Parting Pearls of Wisdom
HRE's HR Leadership columnist shares some final thoughts and advice to professionals looking to advance their careers in the field, including a call to be proud of HR's role within an organization.
By Susan R. Meisinger
[Editor's note: This is Sue's final HR Leadership column. We here at HRE thank her for using her distinctive voice to share her perspective and insights in the almost 60 columns she's produced over the past seven years.]
Earlier this year, I realized something while doing some overdue electronic housekeeping. By reviewing months of emails all at once, I had a better perspective on the nature of the emails coming and going through my inbox. I now had a much better metric of where and how I was dedicating my time and attention.
And here's the thing: I saw that I'm spending a lot less time on HR-related activities and I'm spending a lot more time on non-HR related activities. I'm serving on nonprofit boards and engaged in other volunteer work as well as spending more time with friends, family and traveling.
I realized that while the HR profession -- and more particularly, HR professionals -- have owned a piece of my heart for so many years, I'm not giving them the time and attention that I think they deserve.
Simply stated, it's time for me to move on.
So, after decades working with and for the HR profession, and with thanks to the editorial staff at HR Executive magazine for being such a pleasure to work with, I'll share some final advice on being an effective HR leader.
First, please stop asking for "a seat at the table."
Can we all agree to just ban that clause from any discussion about the profession? It's like nails on a chalkboard for me. "Asking for a seat" is the wrong question.
The question you should be asking is "How can I add value and become essential to my organization?"
No one owes you a seat at any table. It's earned.
How do you earn that coveted seat? As I've written before, I think it's the Four Cs.
This means knowing the body of knowledge that's required to be in the HR profession, and being able to use that knowledge effectively within an organization. Certifications and competency models can help you confirm that you have the knowledge required and the ability to use it effectively.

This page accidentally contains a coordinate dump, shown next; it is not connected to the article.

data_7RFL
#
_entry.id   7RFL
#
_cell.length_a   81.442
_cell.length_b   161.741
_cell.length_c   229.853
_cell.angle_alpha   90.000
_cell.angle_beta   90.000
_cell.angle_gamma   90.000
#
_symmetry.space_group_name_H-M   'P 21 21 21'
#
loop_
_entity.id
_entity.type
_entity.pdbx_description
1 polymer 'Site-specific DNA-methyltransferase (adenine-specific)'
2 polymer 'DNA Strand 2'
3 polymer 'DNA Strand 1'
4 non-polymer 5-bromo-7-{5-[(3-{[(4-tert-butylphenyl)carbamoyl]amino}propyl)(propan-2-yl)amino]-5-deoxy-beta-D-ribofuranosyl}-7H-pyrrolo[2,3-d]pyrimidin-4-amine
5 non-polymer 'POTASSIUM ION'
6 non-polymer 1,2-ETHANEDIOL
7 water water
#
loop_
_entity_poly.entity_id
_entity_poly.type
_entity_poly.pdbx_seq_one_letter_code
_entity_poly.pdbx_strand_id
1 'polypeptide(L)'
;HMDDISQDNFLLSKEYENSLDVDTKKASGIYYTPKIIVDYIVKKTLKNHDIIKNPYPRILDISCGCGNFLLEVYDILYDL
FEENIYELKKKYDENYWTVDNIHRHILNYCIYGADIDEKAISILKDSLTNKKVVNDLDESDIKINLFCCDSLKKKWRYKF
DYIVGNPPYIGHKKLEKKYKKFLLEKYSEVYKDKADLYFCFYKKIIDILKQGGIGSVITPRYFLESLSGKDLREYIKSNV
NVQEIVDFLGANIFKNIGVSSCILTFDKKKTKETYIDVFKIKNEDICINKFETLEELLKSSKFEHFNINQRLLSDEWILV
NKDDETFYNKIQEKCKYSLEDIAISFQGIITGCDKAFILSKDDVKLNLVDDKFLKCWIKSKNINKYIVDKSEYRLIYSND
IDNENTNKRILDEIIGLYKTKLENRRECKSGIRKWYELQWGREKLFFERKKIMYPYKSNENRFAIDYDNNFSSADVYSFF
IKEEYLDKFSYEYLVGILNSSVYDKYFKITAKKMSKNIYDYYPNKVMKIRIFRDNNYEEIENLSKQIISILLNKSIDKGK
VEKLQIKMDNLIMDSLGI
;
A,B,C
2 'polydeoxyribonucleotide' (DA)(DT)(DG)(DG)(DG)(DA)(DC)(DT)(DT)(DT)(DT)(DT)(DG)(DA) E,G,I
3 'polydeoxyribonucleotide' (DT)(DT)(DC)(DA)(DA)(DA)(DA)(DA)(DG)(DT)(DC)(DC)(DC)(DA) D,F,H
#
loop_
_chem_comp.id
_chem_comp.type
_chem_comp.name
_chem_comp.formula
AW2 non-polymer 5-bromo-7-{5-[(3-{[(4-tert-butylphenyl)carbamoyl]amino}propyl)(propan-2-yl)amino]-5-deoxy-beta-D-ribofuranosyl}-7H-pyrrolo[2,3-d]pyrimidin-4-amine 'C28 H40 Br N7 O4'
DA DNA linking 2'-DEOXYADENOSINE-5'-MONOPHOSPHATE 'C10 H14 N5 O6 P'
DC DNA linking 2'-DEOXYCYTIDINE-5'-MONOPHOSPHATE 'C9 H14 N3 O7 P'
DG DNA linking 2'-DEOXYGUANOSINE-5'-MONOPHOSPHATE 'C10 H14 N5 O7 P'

But HR competency alone isn't enough. Being competent also means understanding the language of business, understanding how your organization makes money and knowing where your industry is headed. It means paying attention to and understanding the social, demographic, economic, technological and political forces that will impact your business.
Gaining competency isn't the end goal. It's the journey you should always be on.
If gaining competency is a journey you should always be on, curiosity is one tool you should be using on the journey. Curious people are always learning because they're always asking questions, reading up on topics outside their field of expertise and generally exploring.
If you're curious, you're more likely to ask about the challenges your external and internal customers face. It will help you gain a deeper understanding of their challenges and better equip you to help them meet those challenges. It will make you a better HR professional.
I believe that the most successful HR professionals are the ones who have courage. This means the courage to speak up if you think your peer or CEO is about to make a strategic -- or legal -- error. It means the courage to present alterative options when you believe important options are being overlooked. It means taking the side of an employee, rather than a manager, when the employee has been mistreated, even if the manager is a star salesperson. It means having courage to walk away from an organization when you know the organization's leadership is unethical and unwilling to change.
Competency is a magnifier of courage because it's a lot easier to be courageous when you know your profession. Someone with courage, but lacking competence, will be ignored.
Focusing on the business shouldn't come at the expense of caring for the people who work there. If you really don't care about people ("It would be a great job if it wasn't for those pesky employees . . . ") you'll never be a very successful HR professional.
Great HR professionals care about the business and the people. They recognize and understand that taking care of employees is ultimately taking care of the business. It also shapes and defines the person you see in the mirror every day.
But in addition to the Four Cs, you should be proud of what you do. Never be apologetic about the importance of your role within an organization. The HR profession has changed business, changed society and changed the lives of millions of people around the world. HR has helped make workplaces safer, fairer, healthier, more humane and more diverse. HR has helped employees learn and grow and reach their full potential.
Be proud of your role in this profession. It's a great way to spend a career.
Susan R. Meisinger, former president and CEO of the Society for Human Resource Management, is an author, speaker and consultant on human resource management. She is on the board of directors of the National Academy of Human Resources.